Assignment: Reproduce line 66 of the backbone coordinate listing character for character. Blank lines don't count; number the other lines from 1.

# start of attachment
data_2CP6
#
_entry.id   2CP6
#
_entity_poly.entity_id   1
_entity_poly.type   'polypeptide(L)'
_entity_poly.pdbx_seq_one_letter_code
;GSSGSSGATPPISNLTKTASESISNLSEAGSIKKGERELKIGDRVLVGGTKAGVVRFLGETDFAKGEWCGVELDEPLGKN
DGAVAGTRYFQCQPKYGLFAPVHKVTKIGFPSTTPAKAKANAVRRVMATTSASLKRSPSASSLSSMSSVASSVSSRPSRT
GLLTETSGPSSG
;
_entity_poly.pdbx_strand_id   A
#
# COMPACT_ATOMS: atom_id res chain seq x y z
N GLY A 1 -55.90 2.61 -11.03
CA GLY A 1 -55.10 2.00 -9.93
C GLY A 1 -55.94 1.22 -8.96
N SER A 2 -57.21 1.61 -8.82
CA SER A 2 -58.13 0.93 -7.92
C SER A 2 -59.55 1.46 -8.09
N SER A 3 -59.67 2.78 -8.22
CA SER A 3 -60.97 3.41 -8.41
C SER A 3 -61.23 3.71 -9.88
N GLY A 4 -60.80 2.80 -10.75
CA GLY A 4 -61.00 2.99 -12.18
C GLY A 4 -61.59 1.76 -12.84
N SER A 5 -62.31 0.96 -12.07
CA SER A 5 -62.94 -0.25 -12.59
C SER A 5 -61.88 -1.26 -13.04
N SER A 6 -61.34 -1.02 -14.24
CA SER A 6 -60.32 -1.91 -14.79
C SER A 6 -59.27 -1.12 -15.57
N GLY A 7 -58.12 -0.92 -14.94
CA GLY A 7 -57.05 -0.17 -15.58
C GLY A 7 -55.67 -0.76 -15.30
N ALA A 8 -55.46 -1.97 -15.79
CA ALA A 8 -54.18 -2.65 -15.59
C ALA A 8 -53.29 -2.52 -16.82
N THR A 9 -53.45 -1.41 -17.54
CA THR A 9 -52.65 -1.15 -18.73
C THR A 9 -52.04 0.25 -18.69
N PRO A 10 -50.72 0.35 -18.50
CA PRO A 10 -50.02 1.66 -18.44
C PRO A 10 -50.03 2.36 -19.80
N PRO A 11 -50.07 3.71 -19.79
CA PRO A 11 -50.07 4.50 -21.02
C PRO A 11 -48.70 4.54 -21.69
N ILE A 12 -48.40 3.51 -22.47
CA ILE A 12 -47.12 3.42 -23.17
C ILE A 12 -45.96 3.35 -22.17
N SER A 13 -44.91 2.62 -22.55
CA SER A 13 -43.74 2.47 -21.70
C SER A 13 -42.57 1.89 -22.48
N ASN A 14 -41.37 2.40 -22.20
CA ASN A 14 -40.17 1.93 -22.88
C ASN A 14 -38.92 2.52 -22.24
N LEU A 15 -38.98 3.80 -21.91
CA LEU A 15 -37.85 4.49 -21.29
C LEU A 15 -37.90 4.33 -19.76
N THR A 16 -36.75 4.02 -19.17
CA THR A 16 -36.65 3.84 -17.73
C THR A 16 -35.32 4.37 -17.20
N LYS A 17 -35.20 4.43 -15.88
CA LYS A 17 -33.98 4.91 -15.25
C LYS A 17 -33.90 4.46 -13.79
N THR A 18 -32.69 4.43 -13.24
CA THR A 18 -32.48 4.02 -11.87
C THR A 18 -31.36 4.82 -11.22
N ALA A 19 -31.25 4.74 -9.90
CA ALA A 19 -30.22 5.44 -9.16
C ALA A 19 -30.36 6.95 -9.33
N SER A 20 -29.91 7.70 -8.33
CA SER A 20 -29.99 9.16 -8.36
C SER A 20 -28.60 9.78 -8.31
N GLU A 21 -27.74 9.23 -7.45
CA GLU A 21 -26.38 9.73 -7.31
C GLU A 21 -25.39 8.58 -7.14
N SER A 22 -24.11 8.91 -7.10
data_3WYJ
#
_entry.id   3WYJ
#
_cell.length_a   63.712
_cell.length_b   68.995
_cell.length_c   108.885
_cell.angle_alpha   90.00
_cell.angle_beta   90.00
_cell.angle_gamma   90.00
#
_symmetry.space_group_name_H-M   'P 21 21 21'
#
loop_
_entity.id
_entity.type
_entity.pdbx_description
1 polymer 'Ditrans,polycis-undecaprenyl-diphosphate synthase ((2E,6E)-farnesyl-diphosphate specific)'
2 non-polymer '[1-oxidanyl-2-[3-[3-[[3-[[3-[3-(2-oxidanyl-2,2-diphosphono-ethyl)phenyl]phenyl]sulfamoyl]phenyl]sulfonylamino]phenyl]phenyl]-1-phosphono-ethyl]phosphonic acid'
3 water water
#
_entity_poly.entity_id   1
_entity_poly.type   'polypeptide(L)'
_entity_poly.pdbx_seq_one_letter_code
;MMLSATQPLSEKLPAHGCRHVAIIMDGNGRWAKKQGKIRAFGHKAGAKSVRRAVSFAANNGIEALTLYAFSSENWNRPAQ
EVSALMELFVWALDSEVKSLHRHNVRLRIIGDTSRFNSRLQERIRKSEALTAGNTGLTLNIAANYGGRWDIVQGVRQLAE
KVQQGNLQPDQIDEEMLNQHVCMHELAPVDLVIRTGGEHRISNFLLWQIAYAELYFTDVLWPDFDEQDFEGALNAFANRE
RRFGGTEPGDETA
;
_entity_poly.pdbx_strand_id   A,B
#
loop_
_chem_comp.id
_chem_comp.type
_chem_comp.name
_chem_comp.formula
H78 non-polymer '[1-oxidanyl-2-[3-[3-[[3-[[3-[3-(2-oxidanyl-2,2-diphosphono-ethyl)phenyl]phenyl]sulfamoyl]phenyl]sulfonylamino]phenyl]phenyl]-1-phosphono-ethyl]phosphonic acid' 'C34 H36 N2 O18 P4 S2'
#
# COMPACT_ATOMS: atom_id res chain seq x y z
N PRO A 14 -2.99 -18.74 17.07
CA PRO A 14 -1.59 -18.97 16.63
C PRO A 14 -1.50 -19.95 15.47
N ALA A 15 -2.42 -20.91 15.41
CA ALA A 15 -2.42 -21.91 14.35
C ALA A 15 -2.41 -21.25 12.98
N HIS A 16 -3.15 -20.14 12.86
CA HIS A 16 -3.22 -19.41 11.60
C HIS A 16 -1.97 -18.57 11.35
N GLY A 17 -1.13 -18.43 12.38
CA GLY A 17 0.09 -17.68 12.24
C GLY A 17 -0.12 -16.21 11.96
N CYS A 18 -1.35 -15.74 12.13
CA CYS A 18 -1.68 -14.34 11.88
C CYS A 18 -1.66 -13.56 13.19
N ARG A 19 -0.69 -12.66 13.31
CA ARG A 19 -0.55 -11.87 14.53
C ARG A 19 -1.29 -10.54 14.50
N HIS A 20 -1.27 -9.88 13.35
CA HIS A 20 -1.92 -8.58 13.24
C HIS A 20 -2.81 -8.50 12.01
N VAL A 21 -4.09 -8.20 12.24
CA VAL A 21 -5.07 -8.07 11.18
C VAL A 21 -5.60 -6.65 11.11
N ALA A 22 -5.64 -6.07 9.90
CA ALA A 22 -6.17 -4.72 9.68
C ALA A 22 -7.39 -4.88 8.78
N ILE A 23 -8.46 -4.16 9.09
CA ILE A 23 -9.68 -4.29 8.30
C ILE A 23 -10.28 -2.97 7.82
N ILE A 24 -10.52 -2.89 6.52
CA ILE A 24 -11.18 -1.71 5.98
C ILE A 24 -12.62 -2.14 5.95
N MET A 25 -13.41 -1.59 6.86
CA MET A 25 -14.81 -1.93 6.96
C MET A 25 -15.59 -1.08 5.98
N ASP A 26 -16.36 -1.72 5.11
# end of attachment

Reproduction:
N THR A 18 -32.69 4.43 -13.24